Book 2 of the The Chronicles of Caymin: The Dragonmage Saga, this book stands alone – so if you haven’t read Book 1 (and why not, its excellent) this is still a complete story with a well built ARC. And unlike “Book 1; Rising From the Ashes” which set the scene and was almost YA, this does have lesbian characters, and a definite teaser for more to come.
Caymin and Péist return to ancient Eire from their self imposed isolation and must seek allies, find friends and somehow help end a war… or possibly two. Between the old magic, the power of the dragons and the strength of the land they must find a way for one small girl and a young dragon to achieve what a whole array of Mage and Dragons have failed to do.
This is classic fantasy at its best. The world building is excellent, the incorporation of enough reality in the depiction of the lands and creatures grounds it in a history we can recognize, while sprinkling it with dragons, talking animals and portals to dream-worlds and time travel make it imaginary and unreal. Like many fantasy writers and fans the old days of Celtic and Druid has a built in attraction, calling to something in ourselves from a time both simpler and more complex.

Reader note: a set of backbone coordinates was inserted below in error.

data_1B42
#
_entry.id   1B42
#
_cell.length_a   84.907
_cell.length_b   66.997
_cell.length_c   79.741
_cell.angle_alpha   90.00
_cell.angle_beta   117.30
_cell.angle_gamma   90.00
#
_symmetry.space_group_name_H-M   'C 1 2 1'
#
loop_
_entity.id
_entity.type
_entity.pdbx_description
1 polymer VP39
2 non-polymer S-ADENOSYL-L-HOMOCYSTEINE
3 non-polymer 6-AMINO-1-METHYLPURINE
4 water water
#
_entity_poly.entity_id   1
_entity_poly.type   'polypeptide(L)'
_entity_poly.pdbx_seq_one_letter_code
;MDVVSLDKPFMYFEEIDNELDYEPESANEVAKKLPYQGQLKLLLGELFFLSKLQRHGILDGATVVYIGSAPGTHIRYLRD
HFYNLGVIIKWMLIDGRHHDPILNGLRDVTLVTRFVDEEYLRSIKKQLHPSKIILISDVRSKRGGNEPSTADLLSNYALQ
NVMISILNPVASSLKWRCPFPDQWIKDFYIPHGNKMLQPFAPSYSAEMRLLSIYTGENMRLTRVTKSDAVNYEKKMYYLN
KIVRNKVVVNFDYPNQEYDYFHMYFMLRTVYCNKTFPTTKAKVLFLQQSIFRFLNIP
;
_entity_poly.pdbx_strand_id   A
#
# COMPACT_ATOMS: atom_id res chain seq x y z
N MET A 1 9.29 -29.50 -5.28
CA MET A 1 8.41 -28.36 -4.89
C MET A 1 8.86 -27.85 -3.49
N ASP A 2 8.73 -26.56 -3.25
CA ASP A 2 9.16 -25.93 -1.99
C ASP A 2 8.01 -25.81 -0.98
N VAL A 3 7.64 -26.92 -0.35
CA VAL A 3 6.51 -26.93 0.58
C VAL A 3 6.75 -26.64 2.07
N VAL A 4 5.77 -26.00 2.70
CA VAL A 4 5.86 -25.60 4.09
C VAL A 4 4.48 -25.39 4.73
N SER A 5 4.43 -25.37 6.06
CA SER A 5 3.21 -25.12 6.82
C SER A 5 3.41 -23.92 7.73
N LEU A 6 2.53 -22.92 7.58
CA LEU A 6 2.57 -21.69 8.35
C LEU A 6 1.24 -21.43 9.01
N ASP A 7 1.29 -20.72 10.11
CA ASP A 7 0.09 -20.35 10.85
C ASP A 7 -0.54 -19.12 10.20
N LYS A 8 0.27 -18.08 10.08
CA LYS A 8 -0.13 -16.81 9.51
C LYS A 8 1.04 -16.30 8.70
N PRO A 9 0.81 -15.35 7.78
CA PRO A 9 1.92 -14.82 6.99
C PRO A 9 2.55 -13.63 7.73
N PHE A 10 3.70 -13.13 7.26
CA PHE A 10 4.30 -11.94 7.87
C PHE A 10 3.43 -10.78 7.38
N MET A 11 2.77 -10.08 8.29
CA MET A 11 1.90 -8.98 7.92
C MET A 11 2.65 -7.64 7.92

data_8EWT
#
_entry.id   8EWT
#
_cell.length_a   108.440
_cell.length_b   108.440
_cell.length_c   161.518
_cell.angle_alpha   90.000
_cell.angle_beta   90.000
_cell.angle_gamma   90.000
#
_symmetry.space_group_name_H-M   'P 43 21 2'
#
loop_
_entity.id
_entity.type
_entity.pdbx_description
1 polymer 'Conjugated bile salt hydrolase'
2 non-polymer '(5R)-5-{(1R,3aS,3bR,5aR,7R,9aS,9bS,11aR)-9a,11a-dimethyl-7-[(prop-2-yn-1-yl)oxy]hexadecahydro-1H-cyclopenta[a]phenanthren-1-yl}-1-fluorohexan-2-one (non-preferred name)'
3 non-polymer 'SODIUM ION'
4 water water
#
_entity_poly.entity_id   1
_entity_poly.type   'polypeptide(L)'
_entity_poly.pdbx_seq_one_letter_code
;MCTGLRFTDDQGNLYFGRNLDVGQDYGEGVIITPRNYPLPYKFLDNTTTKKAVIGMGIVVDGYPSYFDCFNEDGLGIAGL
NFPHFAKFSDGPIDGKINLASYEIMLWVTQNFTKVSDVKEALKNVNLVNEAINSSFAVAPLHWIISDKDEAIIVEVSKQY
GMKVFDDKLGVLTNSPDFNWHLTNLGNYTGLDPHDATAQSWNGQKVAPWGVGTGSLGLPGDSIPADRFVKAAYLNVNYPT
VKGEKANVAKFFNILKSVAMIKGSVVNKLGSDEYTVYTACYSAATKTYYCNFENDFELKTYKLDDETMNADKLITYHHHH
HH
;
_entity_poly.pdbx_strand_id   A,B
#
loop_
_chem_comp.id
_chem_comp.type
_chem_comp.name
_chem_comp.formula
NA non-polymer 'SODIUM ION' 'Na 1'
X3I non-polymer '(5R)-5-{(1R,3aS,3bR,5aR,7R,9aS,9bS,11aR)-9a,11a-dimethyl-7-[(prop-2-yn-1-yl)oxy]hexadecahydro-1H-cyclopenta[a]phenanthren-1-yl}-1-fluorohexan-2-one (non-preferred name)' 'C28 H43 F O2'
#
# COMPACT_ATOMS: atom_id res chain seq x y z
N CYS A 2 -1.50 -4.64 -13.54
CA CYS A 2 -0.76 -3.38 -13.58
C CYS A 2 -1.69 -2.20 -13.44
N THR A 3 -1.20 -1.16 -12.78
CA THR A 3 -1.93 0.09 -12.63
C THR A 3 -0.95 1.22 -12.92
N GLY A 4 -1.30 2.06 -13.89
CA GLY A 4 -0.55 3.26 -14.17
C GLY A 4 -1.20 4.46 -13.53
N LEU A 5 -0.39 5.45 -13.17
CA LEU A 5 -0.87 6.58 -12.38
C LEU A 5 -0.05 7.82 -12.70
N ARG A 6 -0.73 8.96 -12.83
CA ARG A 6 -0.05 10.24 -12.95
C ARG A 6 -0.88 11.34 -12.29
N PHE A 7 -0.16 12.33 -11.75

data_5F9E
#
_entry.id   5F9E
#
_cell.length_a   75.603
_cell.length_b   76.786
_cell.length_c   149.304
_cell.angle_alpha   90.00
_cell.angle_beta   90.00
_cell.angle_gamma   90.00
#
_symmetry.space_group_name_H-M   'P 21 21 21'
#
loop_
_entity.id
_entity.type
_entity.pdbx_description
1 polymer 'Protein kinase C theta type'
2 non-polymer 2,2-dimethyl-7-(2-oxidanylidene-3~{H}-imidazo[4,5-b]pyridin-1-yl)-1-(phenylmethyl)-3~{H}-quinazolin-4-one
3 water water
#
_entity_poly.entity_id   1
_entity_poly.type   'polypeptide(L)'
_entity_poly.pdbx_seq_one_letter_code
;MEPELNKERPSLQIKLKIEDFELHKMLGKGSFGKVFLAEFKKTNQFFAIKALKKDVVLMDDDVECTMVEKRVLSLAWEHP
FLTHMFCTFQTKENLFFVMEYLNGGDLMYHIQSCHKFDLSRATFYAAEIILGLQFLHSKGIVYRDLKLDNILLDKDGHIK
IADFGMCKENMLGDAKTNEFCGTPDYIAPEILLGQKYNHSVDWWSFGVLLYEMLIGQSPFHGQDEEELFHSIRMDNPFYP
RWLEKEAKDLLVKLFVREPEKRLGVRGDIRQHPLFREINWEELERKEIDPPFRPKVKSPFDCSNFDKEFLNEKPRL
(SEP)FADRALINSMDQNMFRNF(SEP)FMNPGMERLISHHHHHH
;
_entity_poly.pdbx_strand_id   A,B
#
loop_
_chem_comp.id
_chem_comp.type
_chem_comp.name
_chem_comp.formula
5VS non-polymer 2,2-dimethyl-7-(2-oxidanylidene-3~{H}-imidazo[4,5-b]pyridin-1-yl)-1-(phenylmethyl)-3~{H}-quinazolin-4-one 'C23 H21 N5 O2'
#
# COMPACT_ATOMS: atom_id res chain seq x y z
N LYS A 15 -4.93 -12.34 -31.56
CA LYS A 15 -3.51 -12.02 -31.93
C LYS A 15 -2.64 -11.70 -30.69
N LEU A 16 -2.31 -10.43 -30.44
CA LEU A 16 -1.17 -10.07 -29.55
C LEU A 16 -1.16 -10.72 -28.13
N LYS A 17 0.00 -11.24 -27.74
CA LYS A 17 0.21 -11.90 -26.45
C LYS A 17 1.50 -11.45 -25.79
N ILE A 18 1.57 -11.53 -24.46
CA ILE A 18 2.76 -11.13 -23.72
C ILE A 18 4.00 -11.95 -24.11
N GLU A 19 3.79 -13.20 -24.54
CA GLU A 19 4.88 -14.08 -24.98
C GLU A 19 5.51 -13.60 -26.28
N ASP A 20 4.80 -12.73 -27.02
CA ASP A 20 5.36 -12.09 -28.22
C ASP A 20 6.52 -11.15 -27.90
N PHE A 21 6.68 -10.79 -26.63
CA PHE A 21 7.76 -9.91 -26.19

The characters become friends; their trials and tribulations are emotional connections to us, the reader. They draw us in and stay in our minds, becoming a reality in the way of the great storytellers. Ash’s continual growth and the development of her bond with Péist may form the core, but other characters, particularly other young Mage on their own journey, have lessons to learn and trials and tribulations to survive. Among them we can see the beginnings of a powerful group, the future protectors of the forest and the old ways from the battles ahead.
Caren Werlinger is one of our best bards and with a writing style to match. Her words flow effortlessly from page to imagination in the way of the great fantasy writers. So many ‘Game of Throne’ fans out there and yet so few declare themselves fantasy readers… if you love fantasy this series is up there with Robin Hobb, Stephen R. Lawhead and Raymond E. Feist. If you havn’t tried it yet, then a great series written by one of our own, and with just a hit of a lesbian storyline in the minor plots, is an excellent place to start.
Did you know? If you purchase any of the books reviewed on the LRR from our Amazon shop or Amazon page links we receive a couple of cents per book which will help us support the Lesbian Reading Room GCLS Scholarship Fund.
(publisher review copy received)
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